Tuesday, October 28, 2008

Yes, I have a complaint

Two questions:

1) If one tries to ring Telstra to find out what, if any, one's options are for dealing with some idiot who wants to send a fax, has wrongly keyed one's own phone number into the machine and then walked away, so that my phone is now ringing every six minutes and emitting high-pitched noises at me when I pick up and I can't disconnect because my dad is sick and someone might be trying to call me, and, having rung Telstra, one gets redirected to some other number and routed through four, count 'em, four different voicebots only to be told that there is a long wait because they have 'more complaints than usual' (well, that'll be days then, won't it), is this all so that Sol Trujillo can get his $12 million a year?

2) Does anyone have any tips about producing one's voice in such a way as to maximise the chances of the voice recognition software actually understanding one when one says anything more complex than 'yes' or 'no'?


Jen at Semantically driven said...

I've found out the hard way that their voice recognition software doesn't know what to do when you're yelling at your son while they're trying to elicit responses from you. 'Sorry we do not understand that command'. Just give me a bloody person to speak to already!

Henry said...

I deal with voice "recognition" robots by keeping perfectly silent and thinking evil thoughts. That usually bumps me to a moderately functional human within a minute or two.

Anonymous said...

Have you tried a Dalek impersonation?


TimT said...

Re 2) - No!

All known languages seem to fail on voice recognition software. Swearing, cursing, speaking slower than usual, speaking louder/faster than usual, adopting a firm but reasonable tone, amongst others.

You could try speaking binary at it.

Does anyone know how to speak binary?

Ampersand Duck said...

I tried a lexicon of very rude words, and ended up like Jen, and then adopted Harry's technique (independently, I might add. Gasp! Simultaneous cultural development of civilisations without contact! Gadzooks!) and indeed, it truly speeds up the process. Maybe they're scarred by people being near-death and needing an operator and suing Telstra if they don't get help.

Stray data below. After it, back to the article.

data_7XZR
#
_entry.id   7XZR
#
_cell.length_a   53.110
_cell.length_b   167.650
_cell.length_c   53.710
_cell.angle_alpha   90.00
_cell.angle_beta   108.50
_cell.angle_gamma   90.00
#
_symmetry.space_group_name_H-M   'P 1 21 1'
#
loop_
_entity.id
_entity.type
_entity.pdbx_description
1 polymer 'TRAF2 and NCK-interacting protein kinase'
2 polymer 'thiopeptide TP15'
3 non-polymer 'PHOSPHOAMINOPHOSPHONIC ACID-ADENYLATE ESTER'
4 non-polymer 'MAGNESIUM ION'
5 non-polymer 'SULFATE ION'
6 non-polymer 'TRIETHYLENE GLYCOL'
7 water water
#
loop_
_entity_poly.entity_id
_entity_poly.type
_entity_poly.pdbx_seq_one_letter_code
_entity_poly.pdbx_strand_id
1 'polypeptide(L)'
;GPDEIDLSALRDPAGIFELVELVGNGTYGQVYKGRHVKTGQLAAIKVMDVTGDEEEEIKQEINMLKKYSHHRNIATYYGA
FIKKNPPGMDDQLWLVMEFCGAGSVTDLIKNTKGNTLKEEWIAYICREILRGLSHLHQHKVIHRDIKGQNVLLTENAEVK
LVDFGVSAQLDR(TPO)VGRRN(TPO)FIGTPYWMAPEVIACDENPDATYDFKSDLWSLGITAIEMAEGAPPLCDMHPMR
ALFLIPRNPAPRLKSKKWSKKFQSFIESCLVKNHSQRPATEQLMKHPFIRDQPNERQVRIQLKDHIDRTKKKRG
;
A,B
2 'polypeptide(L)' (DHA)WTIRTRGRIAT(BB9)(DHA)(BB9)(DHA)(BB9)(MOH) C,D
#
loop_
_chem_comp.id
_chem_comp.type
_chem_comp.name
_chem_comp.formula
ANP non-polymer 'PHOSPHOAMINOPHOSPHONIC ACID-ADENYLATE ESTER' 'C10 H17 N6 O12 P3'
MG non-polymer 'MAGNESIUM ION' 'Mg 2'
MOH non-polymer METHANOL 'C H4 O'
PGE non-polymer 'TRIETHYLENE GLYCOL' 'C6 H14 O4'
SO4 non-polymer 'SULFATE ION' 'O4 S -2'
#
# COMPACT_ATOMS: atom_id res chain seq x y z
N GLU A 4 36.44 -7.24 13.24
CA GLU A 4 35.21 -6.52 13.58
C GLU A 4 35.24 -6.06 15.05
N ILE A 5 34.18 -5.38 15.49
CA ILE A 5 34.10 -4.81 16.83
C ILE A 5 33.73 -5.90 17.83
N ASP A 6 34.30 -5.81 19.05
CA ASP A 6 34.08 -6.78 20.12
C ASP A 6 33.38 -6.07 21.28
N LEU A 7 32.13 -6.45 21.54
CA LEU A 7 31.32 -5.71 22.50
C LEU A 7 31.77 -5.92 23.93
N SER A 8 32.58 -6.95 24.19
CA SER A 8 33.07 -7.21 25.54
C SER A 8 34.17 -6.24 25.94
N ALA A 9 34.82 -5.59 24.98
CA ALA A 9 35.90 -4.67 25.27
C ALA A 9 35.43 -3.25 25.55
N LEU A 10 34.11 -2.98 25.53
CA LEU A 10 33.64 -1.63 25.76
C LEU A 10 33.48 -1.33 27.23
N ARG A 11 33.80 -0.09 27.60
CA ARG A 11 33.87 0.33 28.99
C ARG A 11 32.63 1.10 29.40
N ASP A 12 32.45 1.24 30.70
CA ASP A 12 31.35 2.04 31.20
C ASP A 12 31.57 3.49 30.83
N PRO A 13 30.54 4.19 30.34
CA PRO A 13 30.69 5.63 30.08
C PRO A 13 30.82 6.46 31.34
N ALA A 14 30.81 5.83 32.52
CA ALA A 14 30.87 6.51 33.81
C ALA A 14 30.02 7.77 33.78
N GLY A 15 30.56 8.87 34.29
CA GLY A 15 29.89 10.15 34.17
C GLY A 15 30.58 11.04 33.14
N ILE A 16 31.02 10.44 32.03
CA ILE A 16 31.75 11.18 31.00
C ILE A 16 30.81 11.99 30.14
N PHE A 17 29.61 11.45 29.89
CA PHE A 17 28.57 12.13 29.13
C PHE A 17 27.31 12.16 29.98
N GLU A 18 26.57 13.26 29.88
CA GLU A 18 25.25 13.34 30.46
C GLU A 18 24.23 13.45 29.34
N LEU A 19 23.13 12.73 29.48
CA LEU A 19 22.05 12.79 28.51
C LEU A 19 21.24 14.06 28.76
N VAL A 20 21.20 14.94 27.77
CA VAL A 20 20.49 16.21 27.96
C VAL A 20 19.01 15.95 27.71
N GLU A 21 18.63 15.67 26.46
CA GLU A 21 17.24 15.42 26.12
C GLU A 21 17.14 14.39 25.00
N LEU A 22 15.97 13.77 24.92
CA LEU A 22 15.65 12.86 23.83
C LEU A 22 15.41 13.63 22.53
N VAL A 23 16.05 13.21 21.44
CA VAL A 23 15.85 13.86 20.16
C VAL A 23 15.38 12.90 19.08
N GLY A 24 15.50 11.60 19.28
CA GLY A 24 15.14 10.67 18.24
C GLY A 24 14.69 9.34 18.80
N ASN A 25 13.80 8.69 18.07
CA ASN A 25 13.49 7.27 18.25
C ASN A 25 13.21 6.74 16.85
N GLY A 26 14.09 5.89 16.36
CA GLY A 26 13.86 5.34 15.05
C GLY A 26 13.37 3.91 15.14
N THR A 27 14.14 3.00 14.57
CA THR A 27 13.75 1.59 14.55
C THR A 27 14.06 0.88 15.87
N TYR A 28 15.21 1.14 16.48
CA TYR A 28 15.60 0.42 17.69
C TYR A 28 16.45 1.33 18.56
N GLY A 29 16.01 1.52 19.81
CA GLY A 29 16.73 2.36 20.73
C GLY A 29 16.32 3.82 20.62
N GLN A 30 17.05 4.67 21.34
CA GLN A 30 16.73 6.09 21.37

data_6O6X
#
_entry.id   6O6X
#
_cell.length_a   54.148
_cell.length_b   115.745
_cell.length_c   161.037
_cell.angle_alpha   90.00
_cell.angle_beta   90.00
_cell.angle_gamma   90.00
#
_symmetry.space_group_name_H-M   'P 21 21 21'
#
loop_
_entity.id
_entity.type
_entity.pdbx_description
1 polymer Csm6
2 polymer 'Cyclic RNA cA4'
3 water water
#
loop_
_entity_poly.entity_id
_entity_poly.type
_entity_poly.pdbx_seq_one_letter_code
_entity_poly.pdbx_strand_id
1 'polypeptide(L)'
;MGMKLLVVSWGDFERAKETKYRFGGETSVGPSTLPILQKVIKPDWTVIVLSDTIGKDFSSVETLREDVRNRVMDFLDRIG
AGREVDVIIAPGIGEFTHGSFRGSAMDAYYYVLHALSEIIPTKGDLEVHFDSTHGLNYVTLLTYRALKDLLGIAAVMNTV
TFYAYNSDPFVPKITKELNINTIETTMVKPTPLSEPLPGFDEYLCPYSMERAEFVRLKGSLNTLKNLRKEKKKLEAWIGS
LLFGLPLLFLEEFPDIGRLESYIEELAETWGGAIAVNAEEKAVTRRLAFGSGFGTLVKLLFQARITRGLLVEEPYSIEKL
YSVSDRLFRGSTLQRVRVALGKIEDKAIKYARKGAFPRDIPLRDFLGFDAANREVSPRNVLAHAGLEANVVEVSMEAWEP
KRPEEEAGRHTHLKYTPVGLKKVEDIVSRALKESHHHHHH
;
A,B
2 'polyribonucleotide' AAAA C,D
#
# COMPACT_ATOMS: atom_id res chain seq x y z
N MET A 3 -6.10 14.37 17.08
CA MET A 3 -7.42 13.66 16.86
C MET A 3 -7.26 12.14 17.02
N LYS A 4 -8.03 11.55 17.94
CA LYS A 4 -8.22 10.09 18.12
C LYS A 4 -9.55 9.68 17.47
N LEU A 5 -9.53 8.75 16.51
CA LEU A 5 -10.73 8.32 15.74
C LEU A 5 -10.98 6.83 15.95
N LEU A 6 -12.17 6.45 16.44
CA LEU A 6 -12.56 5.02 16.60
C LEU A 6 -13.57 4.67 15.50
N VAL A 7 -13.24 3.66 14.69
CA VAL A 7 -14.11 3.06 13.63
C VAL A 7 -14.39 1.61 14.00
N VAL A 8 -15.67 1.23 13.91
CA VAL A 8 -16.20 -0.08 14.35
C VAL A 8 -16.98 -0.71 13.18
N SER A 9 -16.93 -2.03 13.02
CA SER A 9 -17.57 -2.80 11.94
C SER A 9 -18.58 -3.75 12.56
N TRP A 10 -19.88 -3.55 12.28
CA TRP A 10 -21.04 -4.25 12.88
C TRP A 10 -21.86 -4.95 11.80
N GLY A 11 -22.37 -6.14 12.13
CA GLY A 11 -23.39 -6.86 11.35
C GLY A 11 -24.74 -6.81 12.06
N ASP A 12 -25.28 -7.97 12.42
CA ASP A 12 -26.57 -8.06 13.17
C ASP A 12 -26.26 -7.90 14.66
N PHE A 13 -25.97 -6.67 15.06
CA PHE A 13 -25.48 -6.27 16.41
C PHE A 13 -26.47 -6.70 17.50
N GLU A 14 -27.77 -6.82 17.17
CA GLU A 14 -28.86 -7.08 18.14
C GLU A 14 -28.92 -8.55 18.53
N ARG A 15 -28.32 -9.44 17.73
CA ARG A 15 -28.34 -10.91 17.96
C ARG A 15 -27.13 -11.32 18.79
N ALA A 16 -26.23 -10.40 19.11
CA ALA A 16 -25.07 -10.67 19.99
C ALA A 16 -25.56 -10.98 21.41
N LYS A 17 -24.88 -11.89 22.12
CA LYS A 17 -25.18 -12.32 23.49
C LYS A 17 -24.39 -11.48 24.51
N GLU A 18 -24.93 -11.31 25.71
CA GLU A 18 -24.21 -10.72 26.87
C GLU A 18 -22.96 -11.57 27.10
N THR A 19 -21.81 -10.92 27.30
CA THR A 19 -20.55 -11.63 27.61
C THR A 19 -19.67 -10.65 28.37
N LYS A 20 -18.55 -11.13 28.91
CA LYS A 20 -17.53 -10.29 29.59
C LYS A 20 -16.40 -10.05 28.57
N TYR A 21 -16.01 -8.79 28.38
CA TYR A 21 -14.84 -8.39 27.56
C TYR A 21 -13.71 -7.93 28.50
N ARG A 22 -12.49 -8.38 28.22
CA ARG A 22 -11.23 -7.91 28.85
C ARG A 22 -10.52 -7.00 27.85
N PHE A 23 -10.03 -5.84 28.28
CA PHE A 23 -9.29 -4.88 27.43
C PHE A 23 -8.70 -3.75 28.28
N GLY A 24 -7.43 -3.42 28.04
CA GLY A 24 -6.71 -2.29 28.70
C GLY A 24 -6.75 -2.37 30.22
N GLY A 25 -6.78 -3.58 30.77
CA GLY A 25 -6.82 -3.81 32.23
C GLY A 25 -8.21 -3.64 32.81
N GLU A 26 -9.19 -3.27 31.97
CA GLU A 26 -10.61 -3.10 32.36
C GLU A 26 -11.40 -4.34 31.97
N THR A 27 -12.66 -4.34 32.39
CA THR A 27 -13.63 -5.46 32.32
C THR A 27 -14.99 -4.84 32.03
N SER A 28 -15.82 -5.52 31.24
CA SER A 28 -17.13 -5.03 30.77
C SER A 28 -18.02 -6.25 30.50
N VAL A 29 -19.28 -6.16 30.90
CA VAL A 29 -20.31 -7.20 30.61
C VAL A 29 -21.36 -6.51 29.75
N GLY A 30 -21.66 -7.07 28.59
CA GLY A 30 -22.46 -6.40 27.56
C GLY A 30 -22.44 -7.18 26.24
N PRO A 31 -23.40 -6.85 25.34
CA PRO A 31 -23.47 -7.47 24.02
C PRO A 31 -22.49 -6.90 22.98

Ampersand Duck said...

Sorry, HENRY, not HARRY. Same gasp, though.

M-H said...

I just say steadily "no, no, no, no, no, no, no, no...." That seems to get you put through to a human fairly quickly. Also, I believe (although it may be apocryphal) that you can press zero at any time to find a human on most of these systems.

Penthe said...

I like the apocryphal zero theory. I'm going to try it.

I find 'no' is more easily recognised than anything, but that if the phone bot does not understand what you said to it sometimes it says 'I don't understand that word - I am transferring you to an operator', which is a victory anyway.

We used to call the fax thing 'Beepy Monster' He became one of my son's imaginary friends (along with Numbers Man and the walking clock).

Barry Leiba said...

Well, it's that 'strine accent what confuses them, innit?

Seriously, if the system wasn't trained in Australia, that could be a problem. One would think it would have been trained for Australian accents, but, you know, one shouldn't make assumptions.

You might be amused by this five-year-old item from National Public Radio (U.S.).

I've usually found that saying, "Human," (and perhaps repeating it when the system tries to insist that Silicon Sally really can help me, if I would but try) gets me out of the speech reco system (and onto hold, where I'm assured that the lone human still employed there will answer my call in its turn).